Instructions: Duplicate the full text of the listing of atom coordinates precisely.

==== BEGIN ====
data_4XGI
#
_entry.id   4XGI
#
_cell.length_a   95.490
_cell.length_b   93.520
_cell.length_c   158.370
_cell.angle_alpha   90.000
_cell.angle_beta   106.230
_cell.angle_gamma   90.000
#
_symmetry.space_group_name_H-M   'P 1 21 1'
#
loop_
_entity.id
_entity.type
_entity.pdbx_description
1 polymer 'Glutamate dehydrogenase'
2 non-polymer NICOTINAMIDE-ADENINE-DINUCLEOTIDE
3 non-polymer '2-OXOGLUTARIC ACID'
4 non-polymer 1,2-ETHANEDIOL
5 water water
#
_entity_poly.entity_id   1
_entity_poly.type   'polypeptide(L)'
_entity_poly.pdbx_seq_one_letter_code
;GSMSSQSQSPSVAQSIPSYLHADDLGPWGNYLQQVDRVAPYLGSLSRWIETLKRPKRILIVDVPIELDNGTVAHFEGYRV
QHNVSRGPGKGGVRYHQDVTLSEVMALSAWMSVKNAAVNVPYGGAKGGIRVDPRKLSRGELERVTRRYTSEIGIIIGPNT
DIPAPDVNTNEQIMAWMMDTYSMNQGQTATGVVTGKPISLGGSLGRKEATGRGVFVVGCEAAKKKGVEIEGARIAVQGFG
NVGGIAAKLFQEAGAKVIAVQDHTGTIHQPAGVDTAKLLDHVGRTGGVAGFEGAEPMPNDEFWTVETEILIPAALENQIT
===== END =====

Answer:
data_4XGI
#
_entry.id   4XGI
#
_cell.length_a   95.490
_cell.length_b   93.520
_cell.length_c   158.370
_cell.angle_alpha   90.000
_cell.angle_beta   106.230
_cell.angle_gamma   90.000
#
_symmetry.space_group_name_H-M   'P 1 21 1'
#
loop_
_entity.id
_entity.type
_entity.pdbx_description
1 polymer 'Glutamate dehydrogenase'
2 non-polymer NICOTINAMIDE-ADENINE-DINUCLEOTIDE
3 non-polymer '2-OXOGLUTARIC ACID'
4 non-polymer 1,2-ETHANEDIOL
5 water water
#
_entity_poly.entity_id   1
_entity_poly.type   'polypeptide(L)'
_entity_poly.pdbx_seq_one_letter_code
;GSMSSQSQSPSVAQSIPSYLHADDLGPWGNYLQQVDRVAPYLGSLSRWIETLKRPKRILIVDVPIELDNGTVAHFEGYRV
QHNVSRGPGKGGVRYHQDVTLSEVMALSAWMSVKNAAVNVPYGGAKGGIRVDPRKLSRGELERVTRRYTSEIGIIIGPNT
DIPAPDVNTNEQIMAWMMDTYSMNQGQTATGVVTGKPISLGGSLGRKEATGRGVFVVGCEAAKKKGVEIEGARIAVQGFG
NVGGIAAKLFQEAGAKVIAVQDHTGTIHQPAGVDTAKLLDHVGRTGGVAGFEGAEPMPNDEFWTVETEILIPAALENQIT